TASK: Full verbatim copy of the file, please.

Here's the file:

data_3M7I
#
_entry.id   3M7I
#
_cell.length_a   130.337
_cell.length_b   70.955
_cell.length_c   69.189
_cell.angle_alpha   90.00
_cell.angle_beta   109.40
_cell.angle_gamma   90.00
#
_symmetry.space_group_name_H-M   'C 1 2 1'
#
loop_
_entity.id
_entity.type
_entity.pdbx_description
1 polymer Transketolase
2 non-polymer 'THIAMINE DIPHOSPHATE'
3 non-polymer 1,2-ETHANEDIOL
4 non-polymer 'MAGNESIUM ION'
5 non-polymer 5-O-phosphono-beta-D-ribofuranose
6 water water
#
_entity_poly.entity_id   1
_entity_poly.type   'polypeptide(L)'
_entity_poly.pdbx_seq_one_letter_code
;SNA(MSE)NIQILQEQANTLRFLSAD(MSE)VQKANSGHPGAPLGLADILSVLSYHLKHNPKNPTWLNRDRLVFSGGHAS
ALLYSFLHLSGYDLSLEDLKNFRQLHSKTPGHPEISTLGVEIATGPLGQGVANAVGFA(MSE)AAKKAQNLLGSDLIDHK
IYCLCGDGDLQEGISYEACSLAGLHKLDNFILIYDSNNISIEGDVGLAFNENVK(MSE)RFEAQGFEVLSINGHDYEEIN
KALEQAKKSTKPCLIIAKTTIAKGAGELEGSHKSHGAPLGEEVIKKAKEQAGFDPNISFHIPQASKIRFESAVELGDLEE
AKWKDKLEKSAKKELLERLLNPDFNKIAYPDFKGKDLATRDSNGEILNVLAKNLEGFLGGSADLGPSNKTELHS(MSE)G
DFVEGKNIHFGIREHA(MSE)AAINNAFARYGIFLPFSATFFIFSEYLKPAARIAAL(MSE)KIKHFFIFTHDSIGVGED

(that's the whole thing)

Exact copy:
data_3M7I
#
_entry.id   3M7I
#
_cell.length_a   130.337
_cell.length_b   70.955
_cell.length_c   69.189
_cell.angle_alpha   90.00
_cell.angle_beta   109.40
_cell.angle_gamma   90.00
#
_symmetry.space_group_name_H-M   'C 1 2 1'
#
loop_
_entity.id
_entity.type
_entity.pdbx_description
1 polymer Transketolase
2 non-polymer 'THIAMINE DIPHOSPHATE'
3 non-polymer 1,2-ETHANEDIOL
4 non-polymer 'MAGNESIUM ION'
5 non-polymer 5-O-phosphono-beta-D-ribofuranose
6 water water
#
_entity_poly.entity_id   1
_entity_poly.type   'polypeptide(L)'
_entity_poly.pdbx_seq_one_letter_code
;SNA(MSE)NIQILQEQANTLRFLSAD(MSE)VQKANSGHPGAPLGLADILSVLSYHLKHNPKNPTWLNRDRLVFSGGHAS
ALLYSFLHLSGYDLSLEDLKNFRQLHSKTPGHPEISTLGVEIATGPLGQGVANAVGFA(MSE)AAKKAQNLLGSDLIDHK
IYCLCGDGDLQEGISYEACSLAGLHKLDNFILIYDSNNISIEGDVGLAFNENVK(MSE)RFEAQGFEVLSINGHDYEEIN
KALEQAKKSTKPCLIIAKTTIAKGAGELEGSHKSHGAPLGEEVIKKAKEQAGFDPNISFHIPQASKIRFESAVELGDLEE
AKWKDKLEKSAKKELLERLLNPDFNKIAYPDFKGKDLATRDSNGEILNVLAKNLEGFLGGSADLGPSNKTELHS(MSE)G
DFVEGKNIHFGIREHA(MSE)AAINNAFARYGIFLPFSATFFIFSEYLKPAARIAAL(MSE)KIKHFFIFTHDSIGVGED